Is GM's 'mild hybrid' eAssist system worth the money?
This undated image provided by Chevrolet shows the 2013 Chevrolet Malibu Eco. (AP Photo/Chevrolet)
Michael Vaughan, Autos.CTVNews.ca
Published Saturday, February 9, 2013 7:00AM EST
One of the interesting things going on at General Motors is the big bet they’ve placed on eAssist. That’s the name they’ve given to their mild hybrid system. It’s not a full-blown hybrid in which battery power alone can move the car small distances. This is hybrid on the cheap -- and what’s wrong with saving money?
In the case of the 2013 Chevy Malibu Eco, the eAssist consists of a motor/generator that replaces the alternator. There’s a 30-kg lithium ion battery pack located behind the back seat that gets charged when you hit the brakes. The juice from the battery contributes an extra 15 horsepower to the Eco’s 2.4-litre gas engine for a total of 182 horsepower.
There are also a bunch of neat aerodynamic features on the car and an automatic stop/start system to prevent idling at stoplights.
In round numbers, instead of paying three grand for a full hybrid you can get e-Assist for about seventeen hundred bucks. GM figured that 10 per cent of Malibu buyers would pay for the eAssist package, but sales are well below that. In fact Malibu sales generally have been disappointing. GM has already announced they’re doing an early fix-up on the Malibu, perhaps as early as this summer, to try and boost sales.
So let’s take a closer look at eAssist and see if it’s a good idea or not. When I first heard about it a few years ago I thought it sounded terrific. Why waste all that energy as heat every time you hit the brakes when you could save it as electricity and cut down the fuel burn? Sounds great on paper.
Well first of all I thought it would cost an extra two or three hundred bucks – not $1,700. Secondly, I didn’t realize the battery pack and the fan to cool it would take up so much space in the trunk. And last, but not least, I expected the whole package would deliver a much greater improvement in fuel economy that it actually does.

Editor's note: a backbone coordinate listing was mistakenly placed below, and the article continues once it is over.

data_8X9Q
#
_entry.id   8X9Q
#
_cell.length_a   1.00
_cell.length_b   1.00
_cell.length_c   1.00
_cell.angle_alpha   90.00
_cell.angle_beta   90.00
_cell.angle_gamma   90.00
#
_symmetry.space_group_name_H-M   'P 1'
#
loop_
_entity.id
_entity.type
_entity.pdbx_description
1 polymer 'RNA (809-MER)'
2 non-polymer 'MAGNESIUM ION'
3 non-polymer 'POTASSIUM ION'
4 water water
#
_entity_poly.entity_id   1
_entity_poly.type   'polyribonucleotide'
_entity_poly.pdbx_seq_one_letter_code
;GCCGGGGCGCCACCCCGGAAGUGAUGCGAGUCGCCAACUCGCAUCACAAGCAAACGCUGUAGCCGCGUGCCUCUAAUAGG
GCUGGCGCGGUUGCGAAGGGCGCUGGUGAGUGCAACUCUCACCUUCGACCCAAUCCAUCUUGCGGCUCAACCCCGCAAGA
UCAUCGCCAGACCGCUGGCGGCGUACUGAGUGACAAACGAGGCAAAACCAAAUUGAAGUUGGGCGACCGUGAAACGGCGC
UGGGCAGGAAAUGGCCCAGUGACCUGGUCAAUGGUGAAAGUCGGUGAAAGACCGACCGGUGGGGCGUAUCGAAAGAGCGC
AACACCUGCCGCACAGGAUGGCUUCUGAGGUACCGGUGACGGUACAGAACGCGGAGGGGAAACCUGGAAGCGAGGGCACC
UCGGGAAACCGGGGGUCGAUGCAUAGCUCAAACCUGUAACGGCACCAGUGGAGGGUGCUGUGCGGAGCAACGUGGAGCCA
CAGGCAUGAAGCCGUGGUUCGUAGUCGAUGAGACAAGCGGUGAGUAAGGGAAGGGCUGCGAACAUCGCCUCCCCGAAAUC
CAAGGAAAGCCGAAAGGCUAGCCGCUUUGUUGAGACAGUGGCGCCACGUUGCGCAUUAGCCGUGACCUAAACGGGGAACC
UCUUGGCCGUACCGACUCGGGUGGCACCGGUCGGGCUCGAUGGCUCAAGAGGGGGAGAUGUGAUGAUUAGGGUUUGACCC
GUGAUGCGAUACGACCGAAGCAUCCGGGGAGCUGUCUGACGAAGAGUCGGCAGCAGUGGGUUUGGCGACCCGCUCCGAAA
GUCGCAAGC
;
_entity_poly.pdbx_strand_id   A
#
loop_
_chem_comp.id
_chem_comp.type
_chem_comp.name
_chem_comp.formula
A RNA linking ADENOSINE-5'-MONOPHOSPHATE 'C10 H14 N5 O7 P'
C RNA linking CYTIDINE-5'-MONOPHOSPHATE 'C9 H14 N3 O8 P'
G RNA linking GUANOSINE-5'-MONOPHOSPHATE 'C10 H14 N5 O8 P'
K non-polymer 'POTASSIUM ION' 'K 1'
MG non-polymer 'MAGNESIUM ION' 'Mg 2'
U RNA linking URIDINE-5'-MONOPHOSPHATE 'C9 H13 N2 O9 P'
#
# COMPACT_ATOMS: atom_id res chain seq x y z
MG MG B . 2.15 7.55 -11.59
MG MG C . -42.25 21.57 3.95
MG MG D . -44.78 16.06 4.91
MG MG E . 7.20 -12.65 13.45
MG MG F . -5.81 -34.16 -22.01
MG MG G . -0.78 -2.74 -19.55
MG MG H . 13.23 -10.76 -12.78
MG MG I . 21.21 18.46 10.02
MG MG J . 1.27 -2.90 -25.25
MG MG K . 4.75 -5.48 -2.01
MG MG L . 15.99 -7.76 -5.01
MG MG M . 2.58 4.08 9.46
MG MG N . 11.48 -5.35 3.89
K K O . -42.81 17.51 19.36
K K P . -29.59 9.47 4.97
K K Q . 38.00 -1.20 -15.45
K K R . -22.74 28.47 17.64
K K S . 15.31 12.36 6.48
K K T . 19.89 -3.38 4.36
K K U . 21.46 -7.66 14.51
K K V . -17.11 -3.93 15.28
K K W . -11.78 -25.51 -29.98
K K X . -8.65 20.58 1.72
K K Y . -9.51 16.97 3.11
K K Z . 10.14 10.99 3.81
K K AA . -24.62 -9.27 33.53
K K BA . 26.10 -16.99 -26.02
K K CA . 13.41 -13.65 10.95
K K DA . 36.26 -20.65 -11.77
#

The Malibu with eAssist is the eighth generation of Chevy’s popular mid-size sedan. I think it’s a very handsome car on the outside – although it’s going to get restyled soon. The interior is excellent and for a highway cruiser you just won’t find anything else at the price that is so quiet and smooth.
The eAssist system works like a charm in the sense that the gas/electric power comes on evenly and the stop/start feature is great.
The problem is the fuel savings from a mild hybrid are mild indeed. For almost exactly the same money as the Malibu Eco you can get a Toyota Camry Hybrid which is rated at 4.5 L/100 km in the city and 4.9 on the highway, while the Malibu Eco delivers a disappointing 8.1 and 5.3. We know there are styling changes coming for the Malibu soon and I would expect there will be a few tweaks to improve the eAssist fuel economy as well.
In the meantime there will be some great deals out there to sell off the current incarnation and especially the slow-selling Eco’s. This is one of GM’s new global cars and it’s being built in the U.S., in Korea and China.
They’ve done a good engineering job on both the Malibu and the Buick Regal which share the same platform, and you get a lot of car for the money. The six-speed automatic is just right, there’s standard traction control, stability control, electronic brake force distribution and eight air bags.
I hope GM doesn’t give up on eAssist. The mild hybrid idea – or “light electrification” as GM prefers to call it – is a good idea. It just needs to give better results for less money. If it were easy someone else would have done it by now, so keep at it GM.